In the fourteenth instalment in our series of Q&As with Blue Ventures staff, we ask Jen Chapman, our Conservation Coordinator in Belize, some searching questions about science, conservation and superpowers…
What is your scientific background?
Being brought-up by a biologist, my fate was sealed from day one! I was lucky enough to start diving as a child, and fell in love with the sea. After completing a BSc in Biology, I volunteered and worked in a few different fields, finally settling comfortably in coral reef ecology and conservation!
Why do you do what you do?
There are so many reasons… Because when I was a child, I used to see big fish and lots of them, but when I revisit these same reefs, they are quiet. Because when I was 10, I found a turtle drowned in a gill net. Because the sea doesn’t have a voice, and few people have the privilege of getting to know it intimately enough to see how it is suffering. Because I have visited communities that have lost their reefs through dynamite fishing, and have seen what happens when a marine resource is not well-managed. Because despite my upbringing and love for the ocean, I ignorantly ate shark fin soup until I was 14. Because we need the sea: for food, cultural identity, to regulate our climate… and just the pure pleasure of it!
What is the best/worst thing about being a conservation scientist?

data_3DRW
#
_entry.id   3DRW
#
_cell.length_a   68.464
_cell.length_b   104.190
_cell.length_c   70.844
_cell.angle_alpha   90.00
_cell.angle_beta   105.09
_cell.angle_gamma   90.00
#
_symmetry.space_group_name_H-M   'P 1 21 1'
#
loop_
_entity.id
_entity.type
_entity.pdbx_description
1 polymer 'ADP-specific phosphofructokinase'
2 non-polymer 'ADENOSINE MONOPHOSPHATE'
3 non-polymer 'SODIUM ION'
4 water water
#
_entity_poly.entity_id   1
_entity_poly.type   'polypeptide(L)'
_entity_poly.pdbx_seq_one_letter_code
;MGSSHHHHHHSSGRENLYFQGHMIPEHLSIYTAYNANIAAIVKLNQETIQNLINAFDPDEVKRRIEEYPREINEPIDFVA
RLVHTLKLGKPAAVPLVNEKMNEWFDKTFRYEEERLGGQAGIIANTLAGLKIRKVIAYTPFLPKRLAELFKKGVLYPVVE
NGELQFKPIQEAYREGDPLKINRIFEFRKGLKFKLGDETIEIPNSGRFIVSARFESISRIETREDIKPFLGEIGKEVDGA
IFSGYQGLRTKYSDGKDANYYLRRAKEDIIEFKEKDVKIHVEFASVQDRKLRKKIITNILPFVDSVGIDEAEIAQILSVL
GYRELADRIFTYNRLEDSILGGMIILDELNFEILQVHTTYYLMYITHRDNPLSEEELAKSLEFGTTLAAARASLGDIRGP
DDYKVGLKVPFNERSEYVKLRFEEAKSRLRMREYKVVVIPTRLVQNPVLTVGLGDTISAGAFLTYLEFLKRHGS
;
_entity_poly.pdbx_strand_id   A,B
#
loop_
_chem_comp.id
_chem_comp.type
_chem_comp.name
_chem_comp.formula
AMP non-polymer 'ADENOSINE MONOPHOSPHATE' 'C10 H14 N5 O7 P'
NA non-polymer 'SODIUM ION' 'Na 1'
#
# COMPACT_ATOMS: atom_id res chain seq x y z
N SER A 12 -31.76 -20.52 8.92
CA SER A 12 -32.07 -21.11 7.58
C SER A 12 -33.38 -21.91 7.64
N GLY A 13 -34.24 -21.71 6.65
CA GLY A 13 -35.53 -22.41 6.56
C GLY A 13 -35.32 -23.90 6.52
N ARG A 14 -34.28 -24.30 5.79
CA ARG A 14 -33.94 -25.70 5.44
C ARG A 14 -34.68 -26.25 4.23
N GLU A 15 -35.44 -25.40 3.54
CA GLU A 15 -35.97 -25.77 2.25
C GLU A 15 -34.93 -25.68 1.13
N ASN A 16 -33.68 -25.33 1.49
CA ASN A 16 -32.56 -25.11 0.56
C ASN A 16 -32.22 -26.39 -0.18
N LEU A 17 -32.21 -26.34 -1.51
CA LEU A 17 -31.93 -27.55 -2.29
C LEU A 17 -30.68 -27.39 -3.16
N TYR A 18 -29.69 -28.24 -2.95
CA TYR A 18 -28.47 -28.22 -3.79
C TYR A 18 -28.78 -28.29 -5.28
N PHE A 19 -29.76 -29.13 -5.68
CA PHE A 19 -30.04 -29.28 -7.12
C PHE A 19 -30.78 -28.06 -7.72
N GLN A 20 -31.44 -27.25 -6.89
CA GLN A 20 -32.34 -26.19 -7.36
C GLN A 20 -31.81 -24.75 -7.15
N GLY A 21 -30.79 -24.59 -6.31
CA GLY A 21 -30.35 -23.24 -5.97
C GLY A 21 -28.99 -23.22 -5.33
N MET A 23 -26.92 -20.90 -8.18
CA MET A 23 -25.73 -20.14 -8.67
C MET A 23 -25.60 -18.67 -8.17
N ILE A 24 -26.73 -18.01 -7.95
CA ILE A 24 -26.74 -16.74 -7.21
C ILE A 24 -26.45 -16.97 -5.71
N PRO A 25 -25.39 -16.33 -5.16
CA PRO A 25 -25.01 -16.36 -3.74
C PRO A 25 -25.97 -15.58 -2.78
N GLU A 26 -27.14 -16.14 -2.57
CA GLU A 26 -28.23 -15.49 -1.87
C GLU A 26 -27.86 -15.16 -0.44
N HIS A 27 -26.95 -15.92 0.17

The best thing is to be doing something that I am totally passionate about and never bored by. There is no such thing as a typical day at work, and you have to learn to wear lots of hats! My least favourite hat is the one I have to wear when doing budgets.
What do you enjoy most about your job?
I love project planning – it’s so exciting! Talking to different partners about what you hope to achieve, defining your objectives and figuring out how you’re going to get there. It’s a process filled with hope, anticipation, optimism and collaboration.
What is your favourite species and why?
When I’m in Asia, every dive I do is all about finding the tiniest, most beautiful nudibranchs. Given they aren’t quite so abundant in the Caribbean, I’ve had to change my approach – here, diving is really about the big stuff. Bottlenose dolphins, Antillean manatees, goliath grouper and loggerhead turtles… seeing these graceful giants underwater is truly awesome.
What would your scientific superpower be?
I’d like to be able to absorb greenhouse gases and convert them into a usable, clean fuel.
What is one of the strangest things that has happened to you while working on conservation?
I have witnessed too many people getting mounted by male turtles on the prowl!! Fortunately, I am clearly not a very sexy turtle, and have always been able to float there and laugh as my dive buddy attempts to gently remove the confused animal. Not as bad as a friend of mine who was mounted by a dugong whilst doing a seagrass survey, though…
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